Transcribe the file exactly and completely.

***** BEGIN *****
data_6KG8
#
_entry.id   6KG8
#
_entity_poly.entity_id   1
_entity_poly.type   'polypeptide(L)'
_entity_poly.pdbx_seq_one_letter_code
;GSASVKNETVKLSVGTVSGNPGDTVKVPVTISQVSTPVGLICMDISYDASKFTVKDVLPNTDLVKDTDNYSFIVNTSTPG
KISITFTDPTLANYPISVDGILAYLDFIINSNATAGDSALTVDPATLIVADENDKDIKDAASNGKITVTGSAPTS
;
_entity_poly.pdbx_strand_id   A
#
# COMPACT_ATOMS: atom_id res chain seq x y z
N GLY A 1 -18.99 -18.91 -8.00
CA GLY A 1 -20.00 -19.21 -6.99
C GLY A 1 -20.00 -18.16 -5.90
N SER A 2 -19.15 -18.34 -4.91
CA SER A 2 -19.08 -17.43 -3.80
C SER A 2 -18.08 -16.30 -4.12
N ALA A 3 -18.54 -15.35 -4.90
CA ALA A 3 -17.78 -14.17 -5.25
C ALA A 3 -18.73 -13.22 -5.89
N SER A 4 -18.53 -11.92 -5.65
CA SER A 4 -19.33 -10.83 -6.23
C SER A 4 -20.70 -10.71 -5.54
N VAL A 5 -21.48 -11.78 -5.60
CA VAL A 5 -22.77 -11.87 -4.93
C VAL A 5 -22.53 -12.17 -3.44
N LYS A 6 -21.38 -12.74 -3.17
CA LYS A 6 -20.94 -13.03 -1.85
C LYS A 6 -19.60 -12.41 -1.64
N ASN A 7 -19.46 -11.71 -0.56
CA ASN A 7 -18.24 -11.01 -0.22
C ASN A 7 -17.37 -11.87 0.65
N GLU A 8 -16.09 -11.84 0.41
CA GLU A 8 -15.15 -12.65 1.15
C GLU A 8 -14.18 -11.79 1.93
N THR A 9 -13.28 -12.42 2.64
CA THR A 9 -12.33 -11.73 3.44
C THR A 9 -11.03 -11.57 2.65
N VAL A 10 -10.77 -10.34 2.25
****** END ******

data_6KG8
#
_entry.id   6KG8
#
_entity_poly.entity_id   1
_entity_poly.type   'polypeptide(L)'
_entity_poly.pdbx_seq_one_letter_code
;GSASVKNETVKLSVGTVSGNPGDTVKVPVTISQVSTPVGLICMDISYDASKFTVKDVLPNTDLVKDTDNYSFIVNTSTPG
KISITFTDPTLANYPISVDGILAYLDFIINSNATAGDSALTVDPATLIVADENDKDIKDAASNGKITVTGSAPTS
;
_entity_poly.pdbx_strand_id   A
#
# COMPACT_ATOMS: atom_id res chain seq x y z
N GLY A 1 -18.99 -18.91 -8.00
CA GLY A 1 -20.00 -19.21 -6.99
C GLY A 1 -20.00 -18.16 -5.90
N SER A 2 -19.15 -18.34 -4.91
CA SER A 2 -19.08 -17.43 -3.80
C SER A 2 -18.08 -16.30 -4.12
N ALA A 3 -18.54 -15.35 -4.90
CA ALA A 3 -17.78 -14.17 -5.25
C ALA A 3 -18.73 -13.22 -5.89
N SER A 4 -18.53 -11.92 -5.65
CA SER A 4 -19.33 -10.83 -6.23
C SER A 4 -20.70 -10.71 -5.54
N VAL A 5 -21.48 -11.78 -5.60
CA VAL A 5 -22.77 -11.87 -4.93
C VAL A 5 -22.53 -12.17 -3.44
N LYS A 6 -21.38 -12.74 -3.17
CA LYS A 6 -20.94 -13.03 -1.85
C LYS A 6 -19.60 -12.41 -1.64
N ASN A 7 -19.46 -11.71 -0.56
CA ASN A 7 -18.24 -11.01 -0.22
C ASN A 7 -17.37 -11.87 0.65
N GLU A 8 -16.09 -11.84 0.41
CA GLU A 8 -15.15 -12.65 1.15
C GLU A 8 -14.18 -11.79 1.93
N THR A 9 -13.28 -12.42 2.64
CA THR A 9 -12.33 -11.73 3.44
C THR A 9 -11.03 -11.57 2.65
N VAL A 10 -10.77 -10.34 2.25